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1. A layperson may not know whether his/her case is complex enough to hire a Queen's Counsel. So how does a layperson decide, when deciding hiring a public access barrister?

2. Are barristers obligated to advise a client on such a question? To wit, will a Junior Counsel truly choose to lose business, by tell a prospective client to hire a QC instead? And vice versa? Barristers may not be the most scrupulous humans (insert chiding joke about lawyers here).

  • What does your solicitor advise? – Calchas Jul 3 '15 at 15:37
  • @Calchas I don't have one. I ask the above in general, and not for me. – NNOX Apps Jul 3 '15 at 15:38
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Generally, the client will be hiring the barrister based on the advice of their solicitor; who is definitely not a lay person. That said:

  1. How do you, as a lay person, decide if your medical condition is serious enough to require a professor or an intern? Similarly, how experienced does your engineer or architect need to be? The answer is the same in all situations - you balance the extra expense with your assessment of the expected outcome.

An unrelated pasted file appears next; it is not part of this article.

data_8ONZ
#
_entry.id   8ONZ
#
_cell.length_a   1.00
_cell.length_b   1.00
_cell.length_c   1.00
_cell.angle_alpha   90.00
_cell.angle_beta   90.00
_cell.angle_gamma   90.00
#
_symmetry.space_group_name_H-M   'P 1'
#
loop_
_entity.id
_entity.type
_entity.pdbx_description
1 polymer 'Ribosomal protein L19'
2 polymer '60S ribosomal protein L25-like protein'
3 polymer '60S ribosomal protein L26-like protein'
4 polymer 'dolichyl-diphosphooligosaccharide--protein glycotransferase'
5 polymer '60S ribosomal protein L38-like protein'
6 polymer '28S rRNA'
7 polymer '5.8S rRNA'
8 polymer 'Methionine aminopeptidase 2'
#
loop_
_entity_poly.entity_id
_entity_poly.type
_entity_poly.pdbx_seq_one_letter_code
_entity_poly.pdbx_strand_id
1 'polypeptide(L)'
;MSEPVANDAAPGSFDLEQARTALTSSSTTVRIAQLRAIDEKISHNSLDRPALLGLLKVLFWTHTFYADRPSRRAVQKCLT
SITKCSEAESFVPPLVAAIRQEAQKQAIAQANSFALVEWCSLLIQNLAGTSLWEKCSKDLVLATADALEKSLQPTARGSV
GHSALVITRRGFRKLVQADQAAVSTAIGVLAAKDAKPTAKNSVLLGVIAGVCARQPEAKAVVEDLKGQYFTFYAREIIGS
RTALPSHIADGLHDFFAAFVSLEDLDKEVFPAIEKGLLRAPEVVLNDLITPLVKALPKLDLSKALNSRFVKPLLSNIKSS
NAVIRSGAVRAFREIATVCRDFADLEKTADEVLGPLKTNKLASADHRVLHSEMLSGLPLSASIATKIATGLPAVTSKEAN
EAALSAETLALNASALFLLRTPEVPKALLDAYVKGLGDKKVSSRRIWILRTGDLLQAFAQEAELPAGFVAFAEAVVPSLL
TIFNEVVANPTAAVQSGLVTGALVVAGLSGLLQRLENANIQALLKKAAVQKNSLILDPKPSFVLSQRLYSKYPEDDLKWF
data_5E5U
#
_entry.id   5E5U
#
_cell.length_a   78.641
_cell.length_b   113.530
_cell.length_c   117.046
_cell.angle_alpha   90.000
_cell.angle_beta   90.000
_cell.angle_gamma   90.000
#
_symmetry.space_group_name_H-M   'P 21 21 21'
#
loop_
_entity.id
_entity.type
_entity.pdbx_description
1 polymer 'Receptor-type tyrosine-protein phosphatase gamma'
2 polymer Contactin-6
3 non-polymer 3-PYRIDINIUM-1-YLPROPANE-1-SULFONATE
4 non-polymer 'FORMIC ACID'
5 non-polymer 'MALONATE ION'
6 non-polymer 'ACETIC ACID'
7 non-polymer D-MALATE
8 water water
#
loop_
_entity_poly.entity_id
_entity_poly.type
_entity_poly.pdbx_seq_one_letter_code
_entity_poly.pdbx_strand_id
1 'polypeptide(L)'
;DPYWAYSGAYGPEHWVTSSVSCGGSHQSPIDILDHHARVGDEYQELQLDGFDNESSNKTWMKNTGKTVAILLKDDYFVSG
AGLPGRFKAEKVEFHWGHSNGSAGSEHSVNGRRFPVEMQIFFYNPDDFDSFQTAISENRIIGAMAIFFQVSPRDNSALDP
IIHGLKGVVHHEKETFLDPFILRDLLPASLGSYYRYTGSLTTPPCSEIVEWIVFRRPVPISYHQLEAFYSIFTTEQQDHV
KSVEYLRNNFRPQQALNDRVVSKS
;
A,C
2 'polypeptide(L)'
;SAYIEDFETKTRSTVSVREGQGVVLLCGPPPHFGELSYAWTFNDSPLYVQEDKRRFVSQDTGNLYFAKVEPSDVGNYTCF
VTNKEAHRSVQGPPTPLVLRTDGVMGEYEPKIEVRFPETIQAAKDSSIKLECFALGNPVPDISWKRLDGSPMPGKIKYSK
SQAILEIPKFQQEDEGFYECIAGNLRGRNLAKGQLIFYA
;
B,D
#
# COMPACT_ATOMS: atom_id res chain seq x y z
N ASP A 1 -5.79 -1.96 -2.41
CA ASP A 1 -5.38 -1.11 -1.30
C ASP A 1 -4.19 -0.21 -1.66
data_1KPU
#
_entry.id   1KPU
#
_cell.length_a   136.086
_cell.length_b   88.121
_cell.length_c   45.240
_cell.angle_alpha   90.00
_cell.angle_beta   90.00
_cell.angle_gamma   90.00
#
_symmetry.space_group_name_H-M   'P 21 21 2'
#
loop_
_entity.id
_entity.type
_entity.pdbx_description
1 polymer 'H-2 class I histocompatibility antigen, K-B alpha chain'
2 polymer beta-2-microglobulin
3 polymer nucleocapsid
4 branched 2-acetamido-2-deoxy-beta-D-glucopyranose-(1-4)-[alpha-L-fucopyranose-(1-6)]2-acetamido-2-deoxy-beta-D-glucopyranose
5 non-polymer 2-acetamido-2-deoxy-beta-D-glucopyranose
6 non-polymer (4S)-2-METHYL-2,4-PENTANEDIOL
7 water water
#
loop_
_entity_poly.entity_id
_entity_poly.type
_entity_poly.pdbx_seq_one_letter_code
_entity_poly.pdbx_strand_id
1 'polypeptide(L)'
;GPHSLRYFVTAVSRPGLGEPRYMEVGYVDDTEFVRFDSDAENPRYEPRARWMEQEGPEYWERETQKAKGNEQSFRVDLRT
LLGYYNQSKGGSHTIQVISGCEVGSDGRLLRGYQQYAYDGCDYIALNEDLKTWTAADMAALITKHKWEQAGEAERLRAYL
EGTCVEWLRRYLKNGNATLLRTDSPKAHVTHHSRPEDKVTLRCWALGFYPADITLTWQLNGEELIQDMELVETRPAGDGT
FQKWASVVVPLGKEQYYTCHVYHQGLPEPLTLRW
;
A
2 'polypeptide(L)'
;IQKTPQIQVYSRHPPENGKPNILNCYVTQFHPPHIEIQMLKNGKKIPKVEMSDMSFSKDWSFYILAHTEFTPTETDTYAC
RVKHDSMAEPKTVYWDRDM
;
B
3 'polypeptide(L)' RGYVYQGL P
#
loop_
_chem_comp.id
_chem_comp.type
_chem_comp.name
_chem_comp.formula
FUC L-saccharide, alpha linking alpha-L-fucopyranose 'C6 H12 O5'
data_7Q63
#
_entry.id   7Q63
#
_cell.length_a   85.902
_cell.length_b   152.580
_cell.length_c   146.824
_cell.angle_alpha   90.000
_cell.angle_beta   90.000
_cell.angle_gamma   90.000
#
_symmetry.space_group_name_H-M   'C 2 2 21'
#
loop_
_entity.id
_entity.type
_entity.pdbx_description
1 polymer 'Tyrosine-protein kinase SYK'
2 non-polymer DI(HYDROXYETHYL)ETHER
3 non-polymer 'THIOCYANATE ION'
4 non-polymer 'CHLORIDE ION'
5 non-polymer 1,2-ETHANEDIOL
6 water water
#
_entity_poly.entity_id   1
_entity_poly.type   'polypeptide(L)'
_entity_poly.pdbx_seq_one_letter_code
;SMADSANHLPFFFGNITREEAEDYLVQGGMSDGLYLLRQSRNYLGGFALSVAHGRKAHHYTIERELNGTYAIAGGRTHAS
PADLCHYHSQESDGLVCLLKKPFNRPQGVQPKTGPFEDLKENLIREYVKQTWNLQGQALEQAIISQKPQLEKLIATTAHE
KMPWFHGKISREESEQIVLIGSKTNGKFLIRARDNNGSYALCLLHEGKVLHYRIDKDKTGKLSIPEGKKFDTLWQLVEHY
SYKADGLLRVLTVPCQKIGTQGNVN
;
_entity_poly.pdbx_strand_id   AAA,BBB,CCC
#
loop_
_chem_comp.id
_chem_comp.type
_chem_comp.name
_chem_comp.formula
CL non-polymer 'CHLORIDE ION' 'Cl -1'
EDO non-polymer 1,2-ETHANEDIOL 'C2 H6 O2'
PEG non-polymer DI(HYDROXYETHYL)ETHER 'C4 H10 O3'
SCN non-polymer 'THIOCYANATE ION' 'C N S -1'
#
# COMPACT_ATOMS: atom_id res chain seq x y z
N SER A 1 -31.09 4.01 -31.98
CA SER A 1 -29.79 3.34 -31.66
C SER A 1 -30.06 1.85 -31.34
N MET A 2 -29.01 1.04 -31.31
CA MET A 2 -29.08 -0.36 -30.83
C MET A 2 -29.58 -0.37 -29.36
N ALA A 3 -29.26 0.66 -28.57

2. Most professionals genuinely have the best interests of their client in mind because:

    1. Most are genuinely ethical - consultants like barristers more than most because they are not beholden to an employer.
    2. Its bad for business if it is not. Reputation is everything; consistently take on cases that you can't win or over-service your clients and word gets around.
    3. Barristers are officers of the court - they need to work with the judges on a regular basis and nothing pisses off a judge more than a barrister who doesn't know the relevant law.
    4. What makes you think any barrister is short of work? Most will happily pass over a client they can't service properly because there are a dozen more lining up.
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For question 2, there is a firm requirement on barristers to inform the client if different counsel would be called for. To quote the Bar Standards Board handbook:

rC17 Your duty to act in the best interests of each client (CD2) includes a duty to consider whether the client’s best interests are served by different legal representation, and if so, to advise the client to that effect.

The guidance specifically mentions that if something should be handled by more (or less) experienced counsel, there is an ethical duty to tell their client.

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